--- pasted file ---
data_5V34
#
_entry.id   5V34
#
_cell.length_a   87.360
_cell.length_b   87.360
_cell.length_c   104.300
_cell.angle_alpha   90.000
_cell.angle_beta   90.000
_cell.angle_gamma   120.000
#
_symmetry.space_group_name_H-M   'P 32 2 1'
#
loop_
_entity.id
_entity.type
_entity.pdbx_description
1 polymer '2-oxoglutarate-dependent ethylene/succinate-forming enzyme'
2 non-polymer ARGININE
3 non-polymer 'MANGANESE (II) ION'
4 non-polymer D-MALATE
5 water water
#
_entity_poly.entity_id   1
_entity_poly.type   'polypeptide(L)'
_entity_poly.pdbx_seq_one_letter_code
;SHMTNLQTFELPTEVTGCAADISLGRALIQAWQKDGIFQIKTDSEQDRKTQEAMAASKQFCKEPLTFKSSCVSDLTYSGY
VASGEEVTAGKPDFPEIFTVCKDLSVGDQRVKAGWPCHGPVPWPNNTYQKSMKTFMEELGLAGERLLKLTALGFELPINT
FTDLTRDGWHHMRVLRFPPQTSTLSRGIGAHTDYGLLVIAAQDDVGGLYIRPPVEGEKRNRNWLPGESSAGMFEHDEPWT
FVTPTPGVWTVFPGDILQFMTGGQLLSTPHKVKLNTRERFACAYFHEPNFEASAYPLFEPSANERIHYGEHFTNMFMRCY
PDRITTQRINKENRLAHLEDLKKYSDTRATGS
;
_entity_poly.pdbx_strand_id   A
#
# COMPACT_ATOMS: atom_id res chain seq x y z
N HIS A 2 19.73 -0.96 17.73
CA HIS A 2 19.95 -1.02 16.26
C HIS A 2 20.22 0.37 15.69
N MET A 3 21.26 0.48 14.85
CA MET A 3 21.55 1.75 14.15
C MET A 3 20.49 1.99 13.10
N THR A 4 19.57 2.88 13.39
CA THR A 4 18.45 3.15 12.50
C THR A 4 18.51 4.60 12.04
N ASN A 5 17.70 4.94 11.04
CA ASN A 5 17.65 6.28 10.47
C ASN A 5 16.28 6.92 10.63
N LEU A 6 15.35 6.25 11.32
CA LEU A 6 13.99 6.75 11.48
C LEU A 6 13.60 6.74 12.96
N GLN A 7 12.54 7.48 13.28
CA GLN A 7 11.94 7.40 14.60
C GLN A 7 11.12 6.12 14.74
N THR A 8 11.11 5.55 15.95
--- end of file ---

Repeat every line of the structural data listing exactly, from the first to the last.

data_5V34
#
_entry.id   5V34
#
_cell.length_a   87.360
_cell.length_b   87.360
_cell.length_c   104.300
_cell.angle_alpha   90.000
_cell.angle_beta   90.000
_cell.angle_gamma   120.000
#
_symmetry.space_group_name_H-M   'P 32 2 1'
#
loop_
_entity.id
_entity.type
_entity.pdbx_description
1 polymer '2-oxoglutarate-dependent ethylene/succinate-forming enzyme'
2 non-polymer ARGININE
3 non-polymer 'MANGANESE (II) ION'
4 non-polymer D-MALATE
5 water water
#
_entity_poly.entity_id   1
_entity_poly.type   'polypeptide(L)'
_entity_poly.pdbx_seq_one_letter_code
;SHMTNLQTFELPTEVTGCAADISLGRALIQAWQKDGIFQIKTDSEQDRKTQEAMAASKQFCKEPLTFKSSCVSDLTYSGY
VASGEEVTAGKPDFPEIFTVCKDLSVGDQRVKAGWPCHGPVPWPNNTYQKSMKTFMEELGLAGERLLKLTALGFELPINT
FTDLTRDGWHHMRVLRFPPQTSTLSRGIGAHTDYGLLVIAAQDDVGGLYIRPPVEGEKRNRNWLPGESSAGMFEHDEPWT
FVTPTPGVWTVFPGDILQFMTGGQLLSTPHKVKLNTRERFACAYFHEPNFEASAYPLFEPSANERIHYGEHFTNMFMRCY
PDRITTQRINKENRLAHLEDLKKYSDTRATGS
;
_entity_poly.pdbx_strand_id   A
#
# COMPACT_ATOMS: atom_id res chain seq x y z
N HIS A 2 19.73 -0.96 17.73
CA HIS A 2 19.95 -1.02 16.26
C HIS A 2 20.22 0.37 15.69
N MET A 3 21.26 0.48 14.85
CA MET A 3 21.55 1.75 14.15
C MET A 3 20.49 1.99 13.10
N THR A 4 19.57 2.88 13.39
CA THR A 4 18.45 3.15 12.50
C THR A 4 18.51 4.60 12.04
N ASN A 5 17.70 4.94 11.04
CA ASN A 5 17.65 6.28 10.47
C ASN A 5 16.28 6.92 10.63
N LEU A 6 15.35 6.25 11.32
CA LEU A 6 13.99 6.75 11.48
C LEU A 6 13.60 6.74 12.96
N GLN A 7 12.54 7.48 13.28
CA GLN A 7 11.94 7.40 14.60
C GLN A 7 11.12 6.12 14.74
N THR A 8 11.11 5.55 15.95